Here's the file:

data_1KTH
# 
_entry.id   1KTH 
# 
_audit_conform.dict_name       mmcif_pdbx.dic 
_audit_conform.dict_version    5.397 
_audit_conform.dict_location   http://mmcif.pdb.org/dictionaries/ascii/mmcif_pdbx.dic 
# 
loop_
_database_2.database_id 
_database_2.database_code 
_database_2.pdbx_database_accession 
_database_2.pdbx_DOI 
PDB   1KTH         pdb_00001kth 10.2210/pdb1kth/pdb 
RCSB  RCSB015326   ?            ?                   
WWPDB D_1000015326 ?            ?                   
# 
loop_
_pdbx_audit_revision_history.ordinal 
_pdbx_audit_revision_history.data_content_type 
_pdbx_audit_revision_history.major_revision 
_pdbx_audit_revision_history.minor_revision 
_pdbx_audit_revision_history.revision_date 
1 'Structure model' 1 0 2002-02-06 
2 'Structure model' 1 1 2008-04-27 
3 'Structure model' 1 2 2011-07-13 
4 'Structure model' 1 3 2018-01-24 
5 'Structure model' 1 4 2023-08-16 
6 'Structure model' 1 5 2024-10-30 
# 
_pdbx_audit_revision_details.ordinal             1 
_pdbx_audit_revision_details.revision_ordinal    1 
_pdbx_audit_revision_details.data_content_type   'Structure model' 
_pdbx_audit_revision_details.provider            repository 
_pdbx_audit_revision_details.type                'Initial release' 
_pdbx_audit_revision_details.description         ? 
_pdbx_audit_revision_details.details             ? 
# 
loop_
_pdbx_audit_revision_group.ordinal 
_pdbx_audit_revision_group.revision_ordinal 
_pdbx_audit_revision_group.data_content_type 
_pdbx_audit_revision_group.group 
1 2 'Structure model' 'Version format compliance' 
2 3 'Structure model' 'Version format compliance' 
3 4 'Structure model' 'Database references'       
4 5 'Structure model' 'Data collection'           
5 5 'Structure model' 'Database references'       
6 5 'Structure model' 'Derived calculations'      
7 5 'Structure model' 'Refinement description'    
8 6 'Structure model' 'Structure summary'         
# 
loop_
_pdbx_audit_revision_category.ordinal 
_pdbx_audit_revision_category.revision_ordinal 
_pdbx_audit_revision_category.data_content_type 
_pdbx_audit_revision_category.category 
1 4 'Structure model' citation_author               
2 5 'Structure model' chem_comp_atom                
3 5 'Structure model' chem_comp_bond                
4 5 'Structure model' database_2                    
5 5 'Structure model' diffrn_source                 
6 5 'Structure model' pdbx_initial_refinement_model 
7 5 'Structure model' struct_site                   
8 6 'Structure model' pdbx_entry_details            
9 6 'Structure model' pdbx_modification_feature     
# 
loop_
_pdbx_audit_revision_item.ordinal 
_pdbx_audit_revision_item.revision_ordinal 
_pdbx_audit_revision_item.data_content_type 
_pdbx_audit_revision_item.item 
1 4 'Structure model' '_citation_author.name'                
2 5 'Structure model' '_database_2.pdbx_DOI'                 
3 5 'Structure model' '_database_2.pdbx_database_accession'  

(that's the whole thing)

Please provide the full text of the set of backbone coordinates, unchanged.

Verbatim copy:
data_1KTH
# 
_entry.id   1KTH 
# 
_audit_conform.dict_name       mmcif_pdbx.dic 
_audit_conform.dict_version    5.397 
_audit_conform.dict_location   http://mmcif.pdb.org/dictionaries/ascii/mmcif_pdbx.dic 
# 
loop_
_database_2.database_id 
_database_2.database_code 
_database_2.pdbx_database_accession 
_database_2.pdbx_DOI 
PDB   1KTH         pdb_00001kth 10.2210/pdb1kth/pdb 
RCSB  RCSB015326   ?            ?                   
WWPDB D_1000015326 ?            ?                   
# 
loop_
_pdbx_audit_revision_history.ordinal 
_pdbx_audit_revision_history.data_content_type 
_pdbx_audit_revision_history.major_revision 
_pdbx_audit_revision_history.minor_revision 
_pdbx_audit_revision_history.revision_date 
1 'Structure model' 1 0 2002-02-06 
2 'Structure model' 1 1 2008-04-27 
3 'Structure model' 1 2 2011-07-13 
4 'Structure model' 1 3 2018-01-24 
5 'Structure model' 1 4 2023-08-16 
6 'Structure model' 1 5 2024-10-30 
# 
_pdbx_audit_revision_details.ordinal             1 
_pdbx_audit_revision_details.revision_ordinal    1 
_pdbx_audit_revision_details.data_content_type   'Structure model' 
_pdbx_audit_revision_details.provider            repository 
_pdbx_audit_revision_details.type                'Initial release' 
_pdbx_audit_revision_details.description         ? 
_pdbx_audit_revision_details.details             ? 
# 
loop_
_pdbx_audit_revision_group.ordinal 
_pdbx_audit_revision_group.revision_ordinal 
_pdbx_audit_revision_group.data_content_type 
_pdbx_audit_revision_group.group 
1 2 'Structure model' 'Version format compliance' 
2 3 'Structure model' 'Version format compliance' 
3 4 'Structure model' 'Database references'       
4 5 'Structure model' 'Data collection'           
5 5 'Structure model' 'Database references'       
6 5 'Structure model' 'Derived calculations'      
7 5 'Structure model' 'Refinement description'    
8 6 'Structure model' 'Structure summary'         
# 
loop_
_pdbx_audit_revision_category.ordinal 
_pdbx_audit_revision_category.revision_ordinal 
_pdbx_audit_revision_category.data_content_type 
_pdbx_audit_revision_category.category 
1 4 'Structure model' citation_author               
2 5 'Structure model' chem_comp_atom                
3 5 'Structure model' chem_comp_bond                
4 5 'Structure model' database_2                    
5 5 'Structure model' diffrn_source                 
6 5 'Structure model' pdbx_initial_refinement_model 
7 5 'Structure model' struct_site                   
8 6 'Structure model' pdbx_entry_details            
9 6 'Structure model' pdbx_modification_feature     
# 
loop_
_pdbx_audit_revision_item.ordinal 
_pdbx_audit_revision_item.revision_ordinal 
_pdbx_audit_revision_item.data_content_type 
_pdbx_audit_revision_item.item 
1 4 'Structure model' '_citation_author.name'                
2 5 'Structure model' '_database_2.pdbx_DOI'                 
3 5 'Structure model' '_database_2.pdbx_database_accession'  